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Alexander von Humboldt: „Mexico“, in: ders., Sämtliche Schriften digital, herausgegeben von Oliver Lubrich und Thomas Nehrlich, Universität Bern 2021. URL: <https://humboldt.unibe.ch/text/1809-Voyage_de_MM-33-neu> [abgerufen am 17.04.2024].

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Titel Mexico
Jahr 1820
Ort Providence, Rhode Island
Nachweis
in: Rhode-Island American and General Advertiser 12:78 (4. Juli 1820), S. [1].
Sprache Englisch
Typografischer Befund Antiqua; Spaltensatz; Auszeichnung: Kursivierung; Fußnoten mit Asterisken.
Identifikation
Textnummer Druckausgabe: II.76
Dateiname: 1809-Voyage_de_MM-33-neu
Statistiken
Seitenanzahl: 1
Spaltenanzahl: 2
Zeichenanzahl: 2992

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|1||Spaltenumbruch| from humboldt’s essay politique.

MEXICO.

We wish to compare the extent and pop-ulation of Mexico, with the two empires withwhich this beautiful colony has relations ofunion and rivalship. Spain is five times small-er than Mexico; and probably in less than acentury, the population of Mexico will equalthat of Spain. The United States of NorthAmerica, since the cession of Louisiana, andthe claim of Rio Bravo del Norte as their lim-it, include 240,000 square leagnes; and theirpopulation is but little superiour to that ofMexico. If the political force of two States dependonly on the space which they occupy on theglobe, and on the number of their inhabitants;if the nature of the soil and configuration ofthe coasts; if the climate, the energy of thenation, and, above all, the perfection of the so-cial institutions, were not the principal ele-ments of this grand calculation of power (cal-cul dynamique) the kingdom of New Spain might now rank with the Confederation of the American republicks. Both feel the incon-venience of a population too unequally distrib-uted. That of the United States, though occu-pying a soil and climate less favoured by na-ture, increases with a rapidity infinitely great-er; nor does it include, like the population ofMexico, nearly two millions and an half ofAborigines. These Indians, brutalized by thedespotism of the ancient Azteque, Sovereigns,and by the vexations of the first conquerors,although protected by Spanish laws, gener-ally wise and humane, enjoy, in fact, but lit-tle of that protection, on account of their greatdistance from the supreme authority. Thekingdom of New Spain has one marked advan-tage over the United States; the number ofslaves, either African or of the mixt race, is,in Mexico, almost nothing (presque nul)—anadvantage, which the European colonists didnot begin to appreciate until after the tragicevents of the revolution of St. Domingo; so|Spaltenumbruch|true is it, that the dread of physical evils ope-rates more powerfully than moral considera-tions on the true interests of society, or theprinciples of philanthropy and justice, so fre-quently declared in Parliament, in the Con-stituent Assembly, and in the works of philos-ophers! The number of African slaves in theUnited States is more than a million—it is thesixth part of the whole population. TheSouthern States whose political influence hasincreased since the acquisition of Louisiana,have, inconsiderably, augmented the numberof slaves. But, by a national act, the result ofboth justice and prudence, the commerce in ne-groes has been abolished. This would havebeen done at a much earlier day, if the lawhad permitted the President of the UnitedStates (a magistrate whose name* is dear tothe true friends of humanity) to oppose him-self to the introduction of slaves, and by thatto save future generations from great misfor-tunes.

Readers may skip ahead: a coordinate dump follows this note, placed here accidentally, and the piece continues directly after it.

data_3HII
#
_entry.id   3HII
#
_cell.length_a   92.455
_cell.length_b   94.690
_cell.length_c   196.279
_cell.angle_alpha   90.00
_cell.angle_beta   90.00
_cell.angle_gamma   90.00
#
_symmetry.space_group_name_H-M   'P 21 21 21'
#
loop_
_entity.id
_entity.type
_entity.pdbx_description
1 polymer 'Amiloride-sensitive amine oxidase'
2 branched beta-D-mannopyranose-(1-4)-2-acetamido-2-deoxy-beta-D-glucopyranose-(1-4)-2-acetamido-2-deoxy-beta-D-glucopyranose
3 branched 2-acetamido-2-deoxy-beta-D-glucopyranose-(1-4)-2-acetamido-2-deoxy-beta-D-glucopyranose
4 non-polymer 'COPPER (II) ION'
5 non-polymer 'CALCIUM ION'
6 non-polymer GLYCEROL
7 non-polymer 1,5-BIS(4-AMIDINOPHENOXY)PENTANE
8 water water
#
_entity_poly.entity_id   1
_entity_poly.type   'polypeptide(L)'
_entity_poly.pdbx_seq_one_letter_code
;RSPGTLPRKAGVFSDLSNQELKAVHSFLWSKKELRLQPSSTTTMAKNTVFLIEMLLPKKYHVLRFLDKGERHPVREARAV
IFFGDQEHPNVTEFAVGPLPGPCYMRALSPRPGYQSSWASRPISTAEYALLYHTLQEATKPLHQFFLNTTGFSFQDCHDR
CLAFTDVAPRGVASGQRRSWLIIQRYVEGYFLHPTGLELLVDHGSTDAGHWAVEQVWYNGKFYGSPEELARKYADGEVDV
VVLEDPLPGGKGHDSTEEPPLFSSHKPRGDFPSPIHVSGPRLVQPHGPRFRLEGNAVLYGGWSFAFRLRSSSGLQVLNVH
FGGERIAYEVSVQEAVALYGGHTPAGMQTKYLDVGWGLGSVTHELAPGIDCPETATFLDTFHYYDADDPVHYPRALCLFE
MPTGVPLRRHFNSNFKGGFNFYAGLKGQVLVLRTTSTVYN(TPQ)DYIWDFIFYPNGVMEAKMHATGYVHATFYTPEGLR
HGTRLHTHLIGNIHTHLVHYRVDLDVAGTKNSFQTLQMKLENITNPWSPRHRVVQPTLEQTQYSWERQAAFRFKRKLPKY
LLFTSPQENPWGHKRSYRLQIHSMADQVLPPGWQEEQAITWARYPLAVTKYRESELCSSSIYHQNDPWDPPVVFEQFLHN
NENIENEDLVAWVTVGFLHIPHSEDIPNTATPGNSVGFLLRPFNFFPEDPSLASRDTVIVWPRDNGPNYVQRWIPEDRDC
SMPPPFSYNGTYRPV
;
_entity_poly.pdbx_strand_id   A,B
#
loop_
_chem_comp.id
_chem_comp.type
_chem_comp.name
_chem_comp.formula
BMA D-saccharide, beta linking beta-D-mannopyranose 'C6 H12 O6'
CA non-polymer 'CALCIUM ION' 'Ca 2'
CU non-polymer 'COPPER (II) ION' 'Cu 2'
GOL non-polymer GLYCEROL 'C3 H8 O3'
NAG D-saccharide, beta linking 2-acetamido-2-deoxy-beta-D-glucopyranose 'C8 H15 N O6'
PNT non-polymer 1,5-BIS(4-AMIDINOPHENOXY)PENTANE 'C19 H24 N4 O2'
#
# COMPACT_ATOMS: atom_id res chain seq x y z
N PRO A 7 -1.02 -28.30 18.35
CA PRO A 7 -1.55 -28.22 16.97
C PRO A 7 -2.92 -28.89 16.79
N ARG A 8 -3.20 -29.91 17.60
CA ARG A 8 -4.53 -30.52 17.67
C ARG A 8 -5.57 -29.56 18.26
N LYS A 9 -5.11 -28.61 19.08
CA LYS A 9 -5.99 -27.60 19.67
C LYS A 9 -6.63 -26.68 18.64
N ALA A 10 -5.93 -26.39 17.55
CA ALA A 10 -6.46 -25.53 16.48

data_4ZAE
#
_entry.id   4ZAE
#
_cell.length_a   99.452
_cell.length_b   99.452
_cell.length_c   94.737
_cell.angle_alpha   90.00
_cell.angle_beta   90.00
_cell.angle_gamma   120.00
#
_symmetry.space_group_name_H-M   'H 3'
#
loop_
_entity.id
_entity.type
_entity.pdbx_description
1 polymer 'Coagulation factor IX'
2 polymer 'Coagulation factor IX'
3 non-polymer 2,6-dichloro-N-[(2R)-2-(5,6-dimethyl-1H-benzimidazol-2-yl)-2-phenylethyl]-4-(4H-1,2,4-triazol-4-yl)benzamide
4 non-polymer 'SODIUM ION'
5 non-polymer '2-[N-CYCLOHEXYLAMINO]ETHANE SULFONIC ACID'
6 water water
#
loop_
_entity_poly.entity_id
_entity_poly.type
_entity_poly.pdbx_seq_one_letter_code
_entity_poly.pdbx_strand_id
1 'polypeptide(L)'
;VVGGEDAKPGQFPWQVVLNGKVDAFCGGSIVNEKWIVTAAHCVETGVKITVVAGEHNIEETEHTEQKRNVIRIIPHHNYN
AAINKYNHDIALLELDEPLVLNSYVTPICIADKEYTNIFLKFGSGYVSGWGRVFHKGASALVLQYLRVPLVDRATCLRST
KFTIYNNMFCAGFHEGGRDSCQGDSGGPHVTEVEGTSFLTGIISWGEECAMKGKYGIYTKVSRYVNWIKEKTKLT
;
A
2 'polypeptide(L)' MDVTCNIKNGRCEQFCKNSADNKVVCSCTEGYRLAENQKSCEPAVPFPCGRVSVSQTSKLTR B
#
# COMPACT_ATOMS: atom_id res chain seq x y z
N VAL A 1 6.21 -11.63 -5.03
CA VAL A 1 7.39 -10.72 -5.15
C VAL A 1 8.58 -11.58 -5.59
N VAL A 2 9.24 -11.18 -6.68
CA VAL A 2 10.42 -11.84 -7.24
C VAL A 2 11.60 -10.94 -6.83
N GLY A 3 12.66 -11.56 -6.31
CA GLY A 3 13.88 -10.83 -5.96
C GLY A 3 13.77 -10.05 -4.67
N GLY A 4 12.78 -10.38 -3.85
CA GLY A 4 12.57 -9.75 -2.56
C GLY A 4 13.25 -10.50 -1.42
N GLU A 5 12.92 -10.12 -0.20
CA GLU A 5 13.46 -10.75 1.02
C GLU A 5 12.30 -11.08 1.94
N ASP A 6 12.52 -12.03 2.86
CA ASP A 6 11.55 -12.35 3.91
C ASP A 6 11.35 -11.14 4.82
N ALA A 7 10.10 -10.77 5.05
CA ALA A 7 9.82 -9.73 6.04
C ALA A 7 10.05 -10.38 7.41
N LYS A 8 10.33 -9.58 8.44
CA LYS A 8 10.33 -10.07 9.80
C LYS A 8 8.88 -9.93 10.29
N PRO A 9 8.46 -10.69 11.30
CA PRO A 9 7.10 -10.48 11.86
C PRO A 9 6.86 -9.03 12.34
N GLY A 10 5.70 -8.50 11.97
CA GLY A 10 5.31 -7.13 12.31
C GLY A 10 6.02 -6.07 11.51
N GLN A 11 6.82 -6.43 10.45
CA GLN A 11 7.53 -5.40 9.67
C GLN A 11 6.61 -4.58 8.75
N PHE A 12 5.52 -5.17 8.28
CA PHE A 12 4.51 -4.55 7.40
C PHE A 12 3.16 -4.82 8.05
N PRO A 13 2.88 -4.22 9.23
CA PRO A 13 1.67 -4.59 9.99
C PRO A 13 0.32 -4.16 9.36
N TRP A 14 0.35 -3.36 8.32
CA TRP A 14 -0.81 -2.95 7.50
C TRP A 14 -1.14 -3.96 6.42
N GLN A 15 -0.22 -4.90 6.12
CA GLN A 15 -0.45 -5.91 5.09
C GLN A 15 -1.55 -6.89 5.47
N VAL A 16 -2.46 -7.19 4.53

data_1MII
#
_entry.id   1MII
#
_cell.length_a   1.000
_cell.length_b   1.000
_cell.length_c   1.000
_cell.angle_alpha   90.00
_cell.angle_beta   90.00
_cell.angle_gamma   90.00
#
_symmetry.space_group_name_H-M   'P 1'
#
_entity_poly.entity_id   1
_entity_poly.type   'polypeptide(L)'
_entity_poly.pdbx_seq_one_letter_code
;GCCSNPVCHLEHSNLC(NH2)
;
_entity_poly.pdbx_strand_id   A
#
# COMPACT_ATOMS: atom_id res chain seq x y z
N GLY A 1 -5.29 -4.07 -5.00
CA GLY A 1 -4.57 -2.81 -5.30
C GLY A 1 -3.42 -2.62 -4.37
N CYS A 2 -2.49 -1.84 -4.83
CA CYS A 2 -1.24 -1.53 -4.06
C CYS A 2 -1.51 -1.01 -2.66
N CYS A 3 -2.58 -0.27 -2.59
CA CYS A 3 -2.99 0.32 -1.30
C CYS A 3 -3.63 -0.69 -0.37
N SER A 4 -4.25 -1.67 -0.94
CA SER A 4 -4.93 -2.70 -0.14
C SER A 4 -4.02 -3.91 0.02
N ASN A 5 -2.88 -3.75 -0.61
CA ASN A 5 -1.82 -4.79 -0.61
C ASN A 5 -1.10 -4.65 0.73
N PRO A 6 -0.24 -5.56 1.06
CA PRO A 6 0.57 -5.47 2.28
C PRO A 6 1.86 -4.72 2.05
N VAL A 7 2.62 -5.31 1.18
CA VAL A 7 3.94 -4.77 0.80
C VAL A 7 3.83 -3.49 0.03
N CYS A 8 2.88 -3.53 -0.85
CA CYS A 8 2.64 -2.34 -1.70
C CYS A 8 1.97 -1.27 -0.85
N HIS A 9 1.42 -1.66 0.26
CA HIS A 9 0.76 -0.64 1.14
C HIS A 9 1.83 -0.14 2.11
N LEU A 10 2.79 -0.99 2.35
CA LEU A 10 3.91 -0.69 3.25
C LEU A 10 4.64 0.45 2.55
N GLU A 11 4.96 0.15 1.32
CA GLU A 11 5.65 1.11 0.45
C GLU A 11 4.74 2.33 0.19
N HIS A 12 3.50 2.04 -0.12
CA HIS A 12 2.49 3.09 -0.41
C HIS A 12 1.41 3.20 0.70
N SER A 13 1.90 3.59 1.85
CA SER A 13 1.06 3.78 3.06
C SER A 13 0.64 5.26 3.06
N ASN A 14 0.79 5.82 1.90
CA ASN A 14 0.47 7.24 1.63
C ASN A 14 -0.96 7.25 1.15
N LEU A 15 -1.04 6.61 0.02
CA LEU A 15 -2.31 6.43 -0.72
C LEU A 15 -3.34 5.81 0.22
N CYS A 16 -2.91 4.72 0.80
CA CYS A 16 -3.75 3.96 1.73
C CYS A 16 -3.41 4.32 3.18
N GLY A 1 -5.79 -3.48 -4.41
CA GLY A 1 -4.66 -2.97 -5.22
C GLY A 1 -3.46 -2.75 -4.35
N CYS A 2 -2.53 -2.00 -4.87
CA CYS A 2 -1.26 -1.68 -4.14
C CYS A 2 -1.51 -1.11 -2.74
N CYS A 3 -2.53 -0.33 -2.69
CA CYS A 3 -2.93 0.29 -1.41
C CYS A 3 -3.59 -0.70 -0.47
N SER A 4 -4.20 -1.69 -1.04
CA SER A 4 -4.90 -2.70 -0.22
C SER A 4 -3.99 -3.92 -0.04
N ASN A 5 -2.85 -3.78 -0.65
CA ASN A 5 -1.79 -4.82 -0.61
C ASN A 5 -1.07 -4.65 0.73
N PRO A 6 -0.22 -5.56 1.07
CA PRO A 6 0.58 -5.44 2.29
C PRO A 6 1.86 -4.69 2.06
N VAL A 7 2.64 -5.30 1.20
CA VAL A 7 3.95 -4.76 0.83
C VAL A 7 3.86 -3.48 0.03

* Thomas Jefferson, author of the excellentEssay on Virginia.